Zello, a walkie talkie app, was downloaded more than 1 million times in a single day, mostly by people in Puerto Rico and Florida preparing for Hurricane Irma, after success stories of the app being used in Hurricane Harvey relief efforts.

The app’s user numbers now total 100 million and, according to CEO Bill Moore, it is number one app in the US App Store and number 30 on Google Play as a result of “press stories covering Zello’s role organising citizen rescue efforts in Houston.”

However, founder Alexey Gavrilov pointed out in a blog post: “While Zello has been helpful in Harvey relief efforts, it is not a hurricane rescue tool and is only as useful as the people who use it, and as reliable as the data network available”, adding Zello will consume a lot of battery power when used.

On the plus side, he said: “Text messaging apps and Zello use a fraction of the bandwidth of phone calls and will often work when phone calls won’t get through.”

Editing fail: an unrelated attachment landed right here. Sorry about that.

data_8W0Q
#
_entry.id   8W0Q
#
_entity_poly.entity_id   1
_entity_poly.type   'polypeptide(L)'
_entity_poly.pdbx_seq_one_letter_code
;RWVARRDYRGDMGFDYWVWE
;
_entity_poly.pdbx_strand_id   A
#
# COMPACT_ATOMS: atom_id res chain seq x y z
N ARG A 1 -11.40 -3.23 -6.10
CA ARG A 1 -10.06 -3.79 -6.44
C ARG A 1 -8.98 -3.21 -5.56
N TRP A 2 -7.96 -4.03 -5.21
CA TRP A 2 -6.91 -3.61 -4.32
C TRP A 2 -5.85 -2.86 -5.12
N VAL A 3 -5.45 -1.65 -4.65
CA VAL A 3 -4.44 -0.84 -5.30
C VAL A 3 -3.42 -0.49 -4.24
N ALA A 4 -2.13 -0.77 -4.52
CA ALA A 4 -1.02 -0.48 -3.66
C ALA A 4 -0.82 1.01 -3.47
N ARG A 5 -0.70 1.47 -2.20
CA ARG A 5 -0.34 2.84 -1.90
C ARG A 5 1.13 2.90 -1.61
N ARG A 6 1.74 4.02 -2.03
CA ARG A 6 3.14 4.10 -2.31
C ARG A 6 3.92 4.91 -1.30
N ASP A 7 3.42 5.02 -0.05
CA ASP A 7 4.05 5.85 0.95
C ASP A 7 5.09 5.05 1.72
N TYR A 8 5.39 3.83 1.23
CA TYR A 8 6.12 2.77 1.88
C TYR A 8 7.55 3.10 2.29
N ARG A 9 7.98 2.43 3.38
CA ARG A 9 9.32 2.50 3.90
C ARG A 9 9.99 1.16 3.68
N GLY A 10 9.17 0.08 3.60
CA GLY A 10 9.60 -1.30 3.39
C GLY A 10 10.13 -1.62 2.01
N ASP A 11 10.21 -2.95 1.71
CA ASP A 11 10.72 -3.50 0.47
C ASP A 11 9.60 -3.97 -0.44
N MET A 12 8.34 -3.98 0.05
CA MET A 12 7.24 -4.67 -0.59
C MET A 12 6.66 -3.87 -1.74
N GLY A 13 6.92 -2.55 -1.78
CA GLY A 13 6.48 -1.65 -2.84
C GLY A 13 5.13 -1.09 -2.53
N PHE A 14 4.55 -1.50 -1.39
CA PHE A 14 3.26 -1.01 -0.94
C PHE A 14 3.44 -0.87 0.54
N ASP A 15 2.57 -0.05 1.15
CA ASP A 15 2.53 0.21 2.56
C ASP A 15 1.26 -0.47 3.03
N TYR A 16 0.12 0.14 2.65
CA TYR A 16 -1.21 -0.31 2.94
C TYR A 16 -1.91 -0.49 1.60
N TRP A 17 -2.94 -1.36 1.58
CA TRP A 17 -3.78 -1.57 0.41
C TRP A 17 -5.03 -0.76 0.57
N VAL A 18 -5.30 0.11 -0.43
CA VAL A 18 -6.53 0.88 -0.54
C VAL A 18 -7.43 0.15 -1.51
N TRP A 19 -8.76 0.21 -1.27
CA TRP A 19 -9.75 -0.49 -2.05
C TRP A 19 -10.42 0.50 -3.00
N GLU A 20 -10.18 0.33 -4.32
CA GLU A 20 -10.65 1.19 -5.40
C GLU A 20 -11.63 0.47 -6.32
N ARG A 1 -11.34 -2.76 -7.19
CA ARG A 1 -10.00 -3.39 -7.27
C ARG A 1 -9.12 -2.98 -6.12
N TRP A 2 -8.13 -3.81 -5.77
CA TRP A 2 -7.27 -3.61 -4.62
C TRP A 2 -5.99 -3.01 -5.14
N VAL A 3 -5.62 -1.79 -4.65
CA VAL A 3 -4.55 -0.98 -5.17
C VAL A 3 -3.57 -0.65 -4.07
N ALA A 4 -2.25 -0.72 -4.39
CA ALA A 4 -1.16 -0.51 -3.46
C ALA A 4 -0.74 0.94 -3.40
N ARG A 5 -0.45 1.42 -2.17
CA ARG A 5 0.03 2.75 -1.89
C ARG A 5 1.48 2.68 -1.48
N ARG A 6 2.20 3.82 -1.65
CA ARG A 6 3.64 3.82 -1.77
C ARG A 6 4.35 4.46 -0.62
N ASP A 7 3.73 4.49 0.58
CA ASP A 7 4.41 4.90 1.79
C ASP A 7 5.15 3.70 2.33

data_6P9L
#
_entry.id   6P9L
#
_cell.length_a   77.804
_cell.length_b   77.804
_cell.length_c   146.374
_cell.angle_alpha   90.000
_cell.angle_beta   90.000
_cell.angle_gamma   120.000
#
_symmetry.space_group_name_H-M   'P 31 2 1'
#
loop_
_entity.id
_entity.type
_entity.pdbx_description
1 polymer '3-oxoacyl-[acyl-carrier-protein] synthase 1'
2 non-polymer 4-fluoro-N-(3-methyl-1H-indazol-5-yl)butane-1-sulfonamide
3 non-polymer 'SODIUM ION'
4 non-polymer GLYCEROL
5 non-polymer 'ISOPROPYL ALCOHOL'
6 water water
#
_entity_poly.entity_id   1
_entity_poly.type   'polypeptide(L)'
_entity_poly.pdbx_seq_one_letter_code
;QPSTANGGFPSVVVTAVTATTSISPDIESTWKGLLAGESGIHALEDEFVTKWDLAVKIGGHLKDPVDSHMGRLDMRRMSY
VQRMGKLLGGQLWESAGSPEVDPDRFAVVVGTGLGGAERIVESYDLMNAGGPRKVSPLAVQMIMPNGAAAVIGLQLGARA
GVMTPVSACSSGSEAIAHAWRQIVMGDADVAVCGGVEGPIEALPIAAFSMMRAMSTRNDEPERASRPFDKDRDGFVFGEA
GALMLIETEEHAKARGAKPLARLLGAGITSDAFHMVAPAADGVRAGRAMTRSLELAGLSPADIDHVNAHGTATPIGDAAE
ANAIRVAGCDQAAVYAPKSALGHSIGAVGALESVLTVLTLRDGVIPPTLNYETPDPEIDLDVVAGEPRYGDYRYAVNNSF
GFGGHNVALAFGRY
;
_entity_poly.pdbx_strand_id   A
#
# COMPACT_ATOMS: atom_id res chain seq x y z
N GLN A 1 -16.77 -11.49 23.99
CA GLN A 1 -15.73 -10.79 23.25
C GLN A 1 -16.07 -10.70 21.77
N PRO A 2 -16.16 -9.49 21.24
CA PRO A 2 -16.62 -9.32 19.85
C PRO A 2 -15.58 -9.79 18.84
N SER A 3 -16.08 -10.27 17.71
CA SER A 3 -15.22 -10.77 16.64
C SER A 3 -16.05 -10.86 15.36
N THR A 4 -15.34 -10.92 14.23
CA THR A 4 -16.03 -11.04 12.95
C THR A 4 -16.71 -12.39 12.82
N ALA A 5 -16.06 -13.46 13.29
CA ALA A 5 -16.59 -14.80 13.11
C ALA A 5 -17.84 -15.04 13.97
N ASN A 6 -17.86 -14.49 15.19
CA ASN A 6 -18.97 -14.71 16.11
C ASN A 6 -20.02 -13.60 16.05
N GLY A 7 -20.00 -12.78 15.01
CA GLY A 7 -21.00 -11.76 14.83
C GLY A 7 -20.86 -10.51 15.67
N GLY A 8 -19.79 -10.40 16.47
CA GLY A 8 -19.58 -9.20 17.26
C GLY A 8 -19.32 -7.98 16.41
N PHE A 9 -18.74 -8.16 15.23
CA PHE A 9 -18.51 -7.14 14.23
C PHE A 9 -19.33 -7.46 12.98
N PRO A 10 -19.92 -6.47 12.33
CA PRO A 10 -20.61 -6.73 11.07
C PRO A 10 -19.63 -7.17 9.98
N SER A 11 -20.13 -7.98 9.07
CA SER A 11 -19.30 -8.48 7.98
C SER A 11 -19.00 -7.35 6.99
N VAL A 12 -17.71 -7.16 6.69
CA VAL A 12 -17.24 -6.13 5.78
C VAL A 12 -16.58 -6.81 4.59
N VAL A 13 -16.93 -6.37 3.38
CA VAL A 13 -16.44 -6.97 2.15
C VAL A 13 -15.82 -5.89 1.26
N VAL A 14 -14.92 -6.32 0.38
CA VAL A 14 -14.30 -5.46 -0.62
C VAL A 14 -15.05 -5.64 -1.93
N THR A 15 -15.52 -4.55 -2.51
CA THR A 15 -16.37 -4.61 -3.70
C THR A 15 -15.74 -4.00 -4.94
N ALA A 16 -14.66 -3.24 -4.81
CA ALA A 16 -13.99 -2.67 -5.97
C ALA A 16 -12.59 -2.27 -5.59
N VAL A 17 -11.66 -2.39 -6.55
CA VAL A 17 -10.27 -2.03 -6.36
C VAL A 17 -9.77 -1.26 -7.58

Zello describes itself as a free push-to-talk (PTT) application for smartphones, tablets, and PCs, which is lightweight, easy to use and extremely fast because users don’t need to dial a phone number or send a text. Instead they hold down a button to speak to each other live, much like a walkie-talkie.

“We don’t like bloated software. Zello setup is lightweight and the program uses very little system resources and memory,” the company said on its website, adding: “Zello supports channels where you can talk to one person or up to 1,000 people from all over the world at the same time.”

The app began in Russia in 2007 as Loudtalks for Windows PC, and then relaunched as Zello five years ago in Texas.

Althouth the app racked up 400,000 active users in Russia, it is now blocked after the company said it is unwilling and unable to provide the government with user data, CNBC reported.

Zello also offers a version for businesses called ZelloWork, which offers management tools, privacy, and security options.